What do you love most about the Mariners' Museum?
I first visited the museum when I was in the fifth grade. The Cape Charles Lighthouse lens has been here the whole time. I was immediately drawn to that. Now I get to see that everyday and remember how inspired I was by that. The leadership here is incredible. Our CEO and president Howard Hoege III, he's one of the best museum directors I've worked with. His passion and drive is very inspiring to others. Working here at the Mariners', having leadership that loves what they do, having that projected to the team, and making sure everyone's involved and communication are key aspects. That kind of engagement and touch points really honor the work people are doing. 

Most of all, a lot of the history here relates to my research interests, antebellum, Civil War and reconstruction. We have the USS Monitor Center, which is very popular in the museum field and amongst researchers too. The fact that I get to see artifacts and hear stories, even talk to veterans who come through is amazing. It's been inspirational working with the public.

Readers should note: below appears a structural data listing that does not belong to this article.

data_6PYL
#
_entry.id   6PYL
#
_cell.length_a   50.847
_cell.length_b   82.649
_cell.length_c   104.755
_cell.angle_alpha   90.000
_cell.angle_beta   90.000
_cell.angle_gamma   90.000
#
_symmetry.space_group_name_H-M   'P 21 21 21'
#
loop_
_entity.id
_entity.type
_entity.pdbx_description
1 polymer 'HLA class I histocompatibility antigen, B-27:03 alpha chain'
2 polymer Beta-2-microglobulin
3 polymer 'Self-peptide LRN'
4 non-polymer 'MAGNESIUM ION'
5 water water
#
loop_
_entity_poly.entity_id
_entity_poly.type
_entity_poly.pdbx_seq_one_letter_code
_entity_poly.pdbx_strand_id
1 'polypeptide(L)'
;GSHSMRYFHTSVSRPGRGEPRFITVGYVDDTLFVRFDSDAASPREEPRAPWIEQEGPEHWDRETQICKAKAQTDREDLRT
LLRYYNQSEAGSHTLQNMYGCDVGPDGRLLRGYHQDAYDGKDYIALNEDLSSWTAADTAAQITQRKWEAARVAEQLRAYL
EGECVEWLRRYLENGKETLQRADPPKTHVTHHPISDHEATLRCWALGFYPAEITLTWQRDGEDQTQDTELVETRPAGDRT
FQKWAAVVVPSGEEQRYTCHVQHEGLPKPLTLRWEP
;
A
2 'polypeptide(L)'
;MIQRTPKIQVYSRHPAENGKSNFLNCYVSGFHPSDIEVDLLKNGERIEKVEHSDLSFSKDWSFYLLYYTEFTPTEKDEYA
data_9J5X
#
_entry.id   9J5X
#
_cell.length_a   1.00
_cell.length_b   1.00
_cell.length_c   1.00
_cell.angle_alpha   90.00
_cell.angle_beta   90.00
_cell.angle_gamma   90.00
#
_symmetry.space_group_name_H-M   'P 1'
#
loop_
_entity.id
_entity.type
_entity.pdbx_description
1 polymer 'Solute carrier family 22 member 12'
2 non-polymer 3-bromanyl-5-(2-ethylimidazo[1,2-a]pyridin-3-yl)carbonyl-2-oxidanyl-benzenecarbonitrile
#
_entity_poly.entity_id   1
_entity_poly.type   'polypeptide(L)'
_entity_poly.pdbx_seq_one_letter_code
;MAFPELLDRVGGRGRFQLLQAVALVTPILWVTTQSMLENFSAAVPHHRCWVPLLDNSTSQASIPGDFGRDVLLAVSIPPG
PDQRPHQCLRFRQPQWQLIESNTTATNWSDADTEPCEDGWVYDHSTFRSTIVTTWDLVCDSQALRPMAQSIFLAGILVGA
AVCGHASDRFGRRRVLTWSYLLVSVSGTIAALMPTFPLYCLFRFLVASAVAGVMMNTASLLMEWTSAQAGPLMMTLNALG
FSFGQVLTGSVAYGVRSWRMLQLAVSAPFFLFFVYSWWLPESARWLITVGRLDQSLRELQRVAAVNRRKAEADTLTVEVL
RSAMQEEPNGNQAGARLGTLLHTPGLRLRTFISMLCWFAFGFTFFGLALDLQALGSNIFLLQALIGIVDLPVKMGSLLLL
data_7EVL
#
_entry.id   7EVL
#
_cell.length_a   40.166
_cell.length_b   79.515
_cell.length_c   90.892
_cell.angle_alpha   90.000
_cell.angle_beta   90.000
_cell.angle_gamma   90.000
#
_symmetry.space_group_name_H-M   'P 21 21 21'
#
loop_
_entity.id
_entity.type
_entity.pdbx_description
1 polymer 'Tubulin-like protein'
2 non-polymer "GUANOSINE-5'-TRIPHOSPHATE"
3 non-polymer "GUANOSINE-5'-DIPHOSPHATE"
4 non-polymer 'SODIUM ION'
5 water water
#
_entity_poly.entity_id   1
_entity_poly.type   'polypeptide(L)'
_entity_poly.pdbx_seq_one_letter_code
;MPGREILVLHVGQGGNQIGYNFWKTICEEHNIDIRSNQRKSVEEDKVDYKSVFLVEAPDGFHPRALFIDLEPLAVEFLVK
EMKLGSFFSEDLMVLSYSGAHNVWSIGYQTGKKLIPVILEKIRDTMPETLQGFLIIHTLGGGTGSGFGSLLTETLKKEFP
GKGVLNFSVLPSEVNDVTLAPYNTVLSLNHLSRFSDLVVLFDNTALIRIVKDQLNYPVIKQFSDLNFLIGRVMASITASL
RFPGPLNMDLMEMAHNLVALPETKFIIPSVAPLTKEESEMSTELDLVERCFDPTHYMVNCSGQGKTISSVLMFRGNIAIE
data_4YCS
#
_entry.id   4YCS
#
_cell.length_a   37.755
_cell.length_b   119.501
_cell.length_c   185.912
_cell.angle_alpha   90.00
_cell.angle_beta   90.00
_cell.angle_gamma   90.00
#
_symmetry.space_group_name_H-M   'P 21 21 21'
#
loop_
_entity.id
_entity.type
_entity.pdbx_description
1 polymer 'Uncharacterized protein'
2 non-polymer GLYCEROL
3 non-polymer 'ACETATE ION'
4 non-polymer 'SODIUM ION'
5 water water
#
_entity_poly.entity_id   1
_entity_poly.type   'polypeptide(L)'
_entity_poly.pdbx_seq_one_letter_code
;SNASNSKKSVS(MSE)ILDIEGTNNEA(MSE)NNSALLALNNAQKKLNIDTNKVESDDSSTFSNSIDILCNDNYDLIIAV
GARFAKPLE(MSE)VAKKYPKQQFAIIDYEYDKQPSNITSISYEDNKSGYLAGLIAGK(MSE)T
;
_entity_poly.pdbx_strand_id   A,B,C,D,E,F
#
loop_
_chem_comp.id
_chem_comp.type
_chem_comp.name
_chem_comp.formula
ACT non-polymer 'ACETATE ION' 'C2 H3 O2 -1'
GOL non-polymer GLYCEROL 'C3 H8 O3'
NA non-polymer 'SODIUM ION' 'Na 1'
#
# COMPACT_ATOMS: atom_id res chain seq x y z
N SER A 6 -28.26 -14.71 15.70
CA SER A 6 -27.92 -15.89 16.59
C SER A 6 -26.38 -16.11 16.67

What advice would you give to history students?
Discover what you're passionate about, what you enjoy about history and find a certain focus that you enjoy. Also think of the big picture, of all history, how it ties in with other majors like anthropology, even the art history side of things. Stay focused on the history program, but see what other courses you can take that apply to your major. Customer service is a big thing, too. However, a lot of researchers can be behind the scenes and don't necessarily do public facing engagement opportunities. Get involved, practice on skills. There are public history courses, and other elements too, that you can work with your professors and classmates on. During breaks, try and get a job in between semesters that applies to your studies, or maybe look for internships. 

What advice would you give for those wanting to go into the museum field?
Follow as many museums and similar organizations as you can. Social media, follow their website, sign up for newsletters. A lot of them have volunteer internship job opportunities that you learn just from those communications alone. Be engaged with that type of communication. It's great to compare what others are doing because I get inspired by what my peers are doing. We could apply things to something or we could do a similar program, as well as collaborate with our peers too. 

I want to encourage our classmates to give as well. Donations are important, to support nonprofits, museums, arts and culture organizations. Please give or research and follow these organizations. That goes a long way. I currently give back on VCU Giving Day, because I know the impact is the greatest with different promotions and contests. If you can, support societies and organizations that you're passionate about and really love. Stay engaged with them, too.